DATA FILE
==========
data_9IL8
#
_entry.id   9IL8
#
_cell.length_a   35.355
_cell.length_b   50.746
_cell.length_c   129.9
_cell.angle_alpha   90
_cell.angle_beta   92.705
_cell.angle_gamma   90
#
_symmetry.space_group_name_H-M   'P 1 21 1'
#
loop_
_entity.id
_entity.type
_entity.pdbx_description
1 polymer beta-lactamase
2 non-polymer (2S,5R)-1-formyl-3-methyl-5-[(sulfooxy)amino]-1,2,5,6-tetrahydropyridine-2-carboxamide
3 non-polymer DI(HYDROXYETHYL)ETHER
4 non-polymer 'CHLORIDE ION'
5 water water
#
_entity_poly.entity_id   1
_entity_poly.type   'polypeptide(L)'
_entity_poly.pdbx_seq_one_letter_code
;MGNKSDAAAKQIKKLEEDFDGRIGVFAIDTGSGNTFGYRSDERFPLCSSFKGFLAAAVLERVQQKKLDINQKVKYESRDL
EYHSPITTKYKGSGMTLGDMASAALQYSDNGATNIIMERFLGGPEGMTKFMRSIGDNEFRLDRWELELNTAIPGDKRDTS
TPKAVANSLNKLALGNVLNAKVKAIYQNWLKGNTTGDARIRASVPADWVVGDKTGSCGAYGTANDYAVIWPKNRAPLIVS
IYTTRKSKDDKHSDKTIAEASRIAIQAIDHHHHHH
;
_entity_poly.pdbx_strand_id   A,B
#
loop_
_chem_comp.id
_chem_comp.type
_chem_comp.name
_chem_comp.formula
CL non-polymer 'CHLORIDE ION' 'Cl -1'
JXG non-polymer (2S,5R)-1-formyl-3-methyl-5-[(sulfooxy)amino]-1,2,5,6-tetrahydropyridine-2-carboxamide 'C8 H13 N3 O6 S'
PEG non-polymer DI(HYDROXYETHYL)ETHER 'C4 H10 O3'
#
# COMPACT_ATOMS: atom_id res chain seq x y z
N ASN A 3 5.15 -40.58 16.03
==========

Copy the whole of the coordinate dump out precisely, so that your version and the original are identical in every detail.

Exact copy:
data_9IL8
#
_entry.id   9IL8
#
_cell.length_a   35.355
_cell.length_b   50.746
_cell.length_c   129.9
_cell.angle_alpha   90
_cell.angle_beta   92.705
_cell.angle_gamma   90
#
_symmetry.space_group_name_H-M   'P 1 21 1'
#
loop_
_entity.id
_entity.type
_entity.pdbx_description
1 polymer beta-lactamase
2 non-polymer (2S,5R)-1-formyl-3-methyl-5-[(sulfooxy)amino]-1,2,5,6-tetrahydropyridine-2-carboxamide
3 non-polymer DI(HYDROXYETHYL)ETHER
4 non-polymer 'CHLORIDE ION'
5 water water
#
_entity_poly.entity_id   1
_entity_poly.type   'polypeptide(L)'
_entity_poly.pdbx_seq_one_letter_code
;MGNKSDAAAKQIKKLEEDFDGRIGVFAIDTGSGNTFGYRSDERFPLCSSFKGFLAAAVLERVQQKKLDINQKVKYESRDL
EYHSPITTKYKGSGMTLGDMASAALQYSDNGATNIIMERFLGGPEGMTKFMRSIGDNEFRLDRWELELNTAIPGDKRDTS
TPKAVANSLNKLALGNVLNAKVKAIYQNWLKGNTTGDARIRASVPADWVVGDKTGSCGAYGTANDYAVIWPKNRAPLIVS
IYTTRKSKDDKHSDKTIAEASRIAIQAIDHHHHHH
;
_entity_poly.pdbx_strand_id   A,B
#
loop_
_chem_comp.id
_chem_comp.type
_chem_comp.name
_chem_comp.formula
CL non-polymer 'CHLORIDE ION' 'Cl -1'
JXG non-polymer (2S,5R)-1-formyl-3-methyl-5-[(sulfooxy)amino]-1,2,5,6-tetrahydropyridine-2-carboxamide 'C8 H13 N3 O6 S'
PEG non-polymer DI(HYDROXYETHYL)ETHER 'C4 H10 O3'
#
# COMPACT_ATOMS: atom_id res chain seq x y z
N ASN A 3 5.15 -40.58 16.03